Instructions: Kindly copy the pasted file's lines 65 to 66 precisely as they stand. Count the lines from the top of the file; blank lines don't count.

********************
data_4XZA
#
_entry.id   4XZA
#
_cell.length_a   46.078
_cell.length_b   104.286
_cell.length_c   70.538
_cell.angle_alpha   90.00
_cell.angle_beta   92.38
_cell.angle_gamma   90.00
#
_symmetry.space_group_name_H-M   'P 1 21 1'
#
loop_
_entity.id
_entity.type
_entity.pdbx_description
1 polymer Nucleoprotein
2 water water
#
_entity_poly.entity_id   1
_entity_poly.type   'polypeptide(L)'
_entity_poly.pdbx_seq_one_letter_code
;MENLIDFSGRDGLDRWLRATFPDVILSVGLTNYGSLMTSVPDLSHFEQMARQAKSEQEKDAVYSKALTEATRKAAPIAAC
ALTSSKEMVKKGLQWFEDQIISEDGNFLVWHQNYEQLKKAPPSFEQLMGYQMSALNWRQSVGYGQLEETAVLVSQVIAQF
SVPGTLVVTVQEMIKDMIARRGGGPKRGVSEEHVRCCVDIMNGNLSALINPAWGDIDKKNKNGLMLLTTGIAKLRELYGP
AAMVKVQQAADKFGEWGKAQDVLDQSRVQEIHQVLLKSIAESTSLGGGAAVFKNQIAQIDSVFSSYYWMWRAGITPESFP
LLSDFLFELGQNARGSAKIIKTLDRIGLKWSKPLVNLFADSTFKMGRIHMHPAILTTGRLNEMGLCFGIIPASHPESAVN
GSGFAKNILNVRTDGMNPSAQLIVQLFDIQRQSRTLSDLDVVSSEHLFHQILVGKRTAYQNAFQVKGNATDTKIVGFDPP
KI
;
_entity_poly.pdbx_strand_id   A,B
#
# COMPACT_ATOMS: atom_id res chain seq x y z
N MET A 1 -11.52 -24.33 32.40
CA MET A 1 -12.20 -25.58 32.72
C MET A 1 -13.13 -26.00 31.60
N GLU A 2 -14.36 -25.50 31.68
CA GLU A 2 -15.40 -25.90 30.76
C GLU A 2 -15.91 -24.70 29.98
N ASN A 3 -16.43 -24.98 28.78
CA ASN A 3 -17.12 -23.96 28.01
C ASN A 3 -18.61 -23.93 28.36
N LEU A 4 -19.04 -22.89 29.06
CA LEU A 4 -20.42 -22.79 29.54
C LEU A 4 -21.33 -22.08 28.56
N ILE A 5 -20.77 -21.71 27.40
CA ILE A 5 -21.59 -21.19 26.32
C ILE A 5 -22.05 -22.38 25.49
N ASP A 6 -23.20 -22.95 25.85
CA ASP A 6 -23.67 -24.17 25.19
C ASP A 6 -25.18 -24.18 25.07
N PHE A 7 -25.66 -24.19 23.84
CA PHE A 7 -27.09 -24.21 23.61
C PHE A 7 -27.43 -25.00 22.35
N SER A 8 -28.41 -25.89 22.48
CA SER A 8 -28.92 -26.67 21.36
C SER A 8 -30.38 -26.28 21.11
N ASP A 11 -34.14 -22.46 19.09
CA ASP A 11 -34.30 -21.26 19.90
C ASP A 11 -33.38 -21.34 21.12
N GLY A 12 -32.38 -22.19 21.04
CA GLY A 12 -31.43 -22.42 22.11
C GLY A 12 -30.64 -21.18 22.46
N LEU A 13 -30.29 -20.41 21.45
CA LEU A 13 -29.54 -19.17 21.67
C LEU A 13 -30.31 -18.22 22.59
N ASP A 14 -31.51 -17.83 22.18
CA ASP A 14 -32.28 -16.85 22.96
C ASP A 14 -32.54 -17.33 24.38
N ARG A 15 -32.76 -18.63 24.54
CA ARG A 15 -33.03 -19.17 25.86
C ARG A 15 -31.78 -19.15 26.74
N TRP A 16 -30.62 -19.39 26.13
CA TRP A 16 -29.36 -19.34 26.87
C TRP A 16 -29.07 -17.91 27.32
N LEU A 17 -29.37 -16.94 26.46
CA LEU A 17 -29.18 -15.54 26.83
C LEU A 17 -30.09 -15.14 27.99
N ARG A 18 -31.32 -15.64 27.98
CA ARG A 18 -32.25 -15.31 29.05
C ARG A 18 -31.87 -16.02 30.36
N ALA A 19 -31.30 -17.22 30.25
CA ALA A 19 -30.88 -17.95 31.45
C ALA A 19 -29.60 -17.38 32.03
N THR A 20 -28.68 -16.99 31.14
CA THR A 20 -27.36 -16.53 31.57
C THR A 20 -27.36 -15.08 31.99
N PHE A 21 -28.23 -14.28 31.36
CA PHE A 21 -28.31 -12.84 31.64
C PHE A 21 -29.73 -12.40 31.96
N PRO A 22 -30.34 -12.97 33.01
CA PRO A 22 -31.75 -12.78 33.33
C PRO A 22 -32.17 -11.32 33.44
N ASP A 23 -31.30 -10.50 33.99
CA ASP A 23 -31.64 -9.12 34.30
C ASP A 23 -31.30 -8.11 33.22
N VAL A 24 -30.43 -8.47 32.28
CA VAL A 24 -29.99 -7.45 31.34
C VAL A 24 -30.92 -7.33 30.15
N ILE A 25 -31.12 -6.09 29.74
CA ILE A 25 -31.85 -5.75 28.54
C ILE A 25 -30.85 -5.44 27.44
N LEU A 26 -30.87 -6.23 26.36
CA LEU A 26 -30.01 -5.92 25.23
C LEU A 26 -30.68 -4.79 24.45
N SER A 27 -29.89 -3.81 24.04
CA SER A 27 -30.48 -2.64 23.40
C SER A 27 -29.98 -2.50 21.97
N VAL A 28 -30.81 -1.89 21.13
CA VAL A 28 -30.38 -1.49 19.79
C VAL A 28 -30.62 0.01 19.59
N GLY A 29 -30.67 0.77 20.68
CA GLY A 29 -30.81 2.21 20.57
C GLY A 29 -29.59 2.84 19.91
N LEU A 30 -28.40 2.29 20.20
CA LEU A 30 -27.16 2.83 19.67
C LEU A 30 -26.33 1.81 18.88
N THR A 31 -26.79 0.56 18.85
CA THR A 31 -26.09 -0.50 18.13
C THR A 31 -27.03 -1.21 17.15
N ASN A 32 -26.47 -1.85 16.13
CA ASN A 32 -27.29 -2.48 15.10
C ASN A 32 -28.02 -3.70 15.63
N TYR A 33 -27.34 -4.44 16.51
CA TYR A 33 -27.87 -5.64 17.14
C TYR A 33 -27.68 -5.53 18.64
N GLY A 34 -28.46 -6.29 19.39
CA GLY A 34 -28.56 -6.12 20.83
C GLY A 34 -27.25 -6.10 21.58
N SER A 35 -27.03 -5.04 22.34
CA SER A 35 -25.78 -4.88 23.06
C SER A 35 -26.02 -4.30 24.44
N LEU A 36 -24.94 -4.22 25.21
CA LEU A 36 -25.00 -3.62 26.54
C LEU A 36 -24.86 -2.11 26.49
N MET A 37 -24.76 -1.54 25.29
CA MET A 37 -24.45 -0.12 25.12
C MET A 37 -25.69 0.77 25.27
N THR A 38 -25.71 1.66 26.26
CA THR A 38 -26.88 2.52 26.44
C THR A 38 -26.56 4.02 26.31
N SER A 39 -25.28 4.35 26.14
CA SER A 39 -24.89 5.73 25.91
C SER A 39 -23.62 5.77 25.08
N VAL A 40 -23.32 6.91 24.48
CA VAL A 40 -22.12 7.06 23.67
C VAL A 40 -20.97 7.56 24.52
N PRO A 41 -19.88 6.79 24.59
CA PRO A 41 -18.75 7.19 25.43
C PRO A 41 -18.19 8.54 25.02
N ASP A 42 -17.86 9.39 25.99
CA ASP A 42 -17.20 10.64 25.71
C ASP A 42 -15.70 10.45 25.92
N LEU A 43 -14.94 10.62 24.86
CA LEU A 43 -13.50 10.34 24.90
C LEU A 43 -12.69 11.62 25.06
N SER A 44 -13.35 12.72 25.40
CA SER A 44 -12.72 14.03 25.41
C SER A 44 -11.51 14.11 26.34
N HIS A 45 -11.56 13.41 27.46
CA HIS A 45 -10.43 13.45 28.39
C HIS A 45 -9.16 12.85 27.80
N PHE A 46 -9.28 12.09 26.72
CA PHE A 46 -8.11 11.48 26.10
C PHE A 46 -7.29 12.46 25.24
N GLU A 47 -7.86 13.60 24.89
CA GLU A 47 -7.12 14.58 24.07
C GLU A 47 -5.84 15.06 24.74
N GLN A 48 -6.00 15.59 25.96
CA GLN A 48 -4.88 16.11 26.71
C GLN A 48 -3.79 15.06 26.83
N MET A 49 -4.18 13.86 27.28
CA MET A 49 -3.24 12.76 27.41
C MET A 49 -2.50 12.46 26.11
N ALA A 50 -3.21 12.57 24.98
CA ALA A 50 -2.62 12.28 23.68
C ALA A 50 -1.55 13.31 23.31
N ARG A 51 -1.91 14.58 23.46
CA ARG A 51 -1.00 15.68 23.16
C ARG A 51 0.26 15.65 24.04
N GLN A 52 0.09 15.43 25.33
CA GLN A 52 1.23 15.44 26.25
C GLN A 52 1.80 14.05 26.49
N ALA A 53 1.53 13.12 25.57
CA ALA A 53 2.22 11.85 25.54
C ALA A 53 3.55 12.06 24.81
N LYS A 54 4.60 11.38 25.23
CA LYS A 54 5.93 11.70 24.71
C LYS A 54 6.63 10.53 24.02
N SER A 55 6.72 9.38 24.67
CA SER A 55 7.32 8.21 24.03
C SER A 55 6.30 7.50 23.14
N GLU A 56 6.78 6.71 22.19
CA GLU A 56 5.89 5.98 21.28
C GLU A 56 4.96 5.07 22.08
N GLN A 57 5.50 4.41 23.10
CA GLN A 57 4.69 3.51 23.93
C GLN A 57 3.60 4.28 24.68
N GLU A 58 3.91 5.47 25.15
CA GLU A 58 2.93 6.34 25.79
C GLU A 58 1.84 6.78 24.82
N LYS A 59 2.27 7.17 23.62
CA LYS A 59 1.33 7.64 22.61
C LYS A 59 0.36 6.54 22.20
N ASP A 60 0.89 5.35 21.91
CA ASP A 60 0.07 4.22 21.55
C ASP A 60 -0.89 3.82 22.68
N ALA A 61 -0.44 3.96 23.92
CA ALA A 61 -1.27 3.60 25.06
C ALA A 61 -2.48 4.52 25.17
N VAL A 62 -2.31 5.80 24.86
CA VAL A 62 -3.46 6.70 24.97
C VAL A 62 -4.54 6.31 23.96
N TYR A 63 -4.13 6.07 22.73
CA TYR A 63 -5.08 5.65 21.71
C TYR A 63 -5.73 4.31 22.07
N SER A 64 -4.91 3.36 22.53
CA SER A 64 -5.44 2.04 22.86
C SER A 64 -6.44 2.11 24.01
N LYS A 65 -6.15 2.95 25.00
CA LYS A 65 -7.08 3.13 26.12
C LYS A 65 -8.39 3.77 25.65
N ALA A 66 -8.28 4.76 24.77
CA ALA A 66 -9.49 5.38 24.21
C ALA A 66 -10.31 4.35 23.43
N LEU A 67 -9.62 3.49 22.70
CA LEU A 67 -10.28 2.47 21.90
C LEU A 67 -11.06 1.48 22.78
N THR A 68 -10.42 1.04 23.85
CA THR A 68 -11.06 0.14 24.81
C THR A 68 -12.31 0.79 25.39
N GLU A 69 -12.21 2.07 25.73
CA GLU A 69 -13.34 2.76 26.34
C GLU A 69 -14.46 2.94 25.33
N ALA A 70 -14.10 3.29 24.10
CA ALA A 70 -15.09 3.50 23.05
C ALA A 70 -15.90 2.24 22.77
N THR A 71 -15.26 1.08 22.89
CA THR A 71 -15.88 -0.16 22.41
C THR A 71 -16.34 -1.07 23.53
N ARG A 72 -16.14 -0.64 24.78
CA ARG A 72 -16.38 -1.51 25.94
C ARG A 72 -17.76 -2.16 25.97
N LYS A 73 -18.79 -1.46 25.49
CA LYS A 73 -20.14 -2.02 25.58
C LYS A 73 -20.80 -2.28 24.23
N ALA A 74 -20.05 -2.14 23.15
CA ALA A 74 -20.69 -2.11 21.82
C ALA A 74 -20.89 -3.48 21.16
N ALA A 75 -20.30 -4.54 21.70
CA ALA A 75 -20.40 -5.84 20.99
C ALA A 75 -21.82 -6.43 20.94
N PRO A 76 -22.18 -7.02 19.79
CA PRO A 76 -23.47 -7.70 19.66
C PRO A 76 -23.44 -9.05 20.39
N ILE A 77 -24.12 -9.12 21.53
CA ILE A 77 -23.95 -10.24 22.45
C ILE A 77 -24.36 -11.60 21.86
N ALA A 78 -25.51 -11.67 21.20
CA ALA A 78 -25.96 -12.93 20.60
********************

N LEU A 13 -30.29 -20.41 21.45
CA LEU A 13 -29.54 -19.17 21.67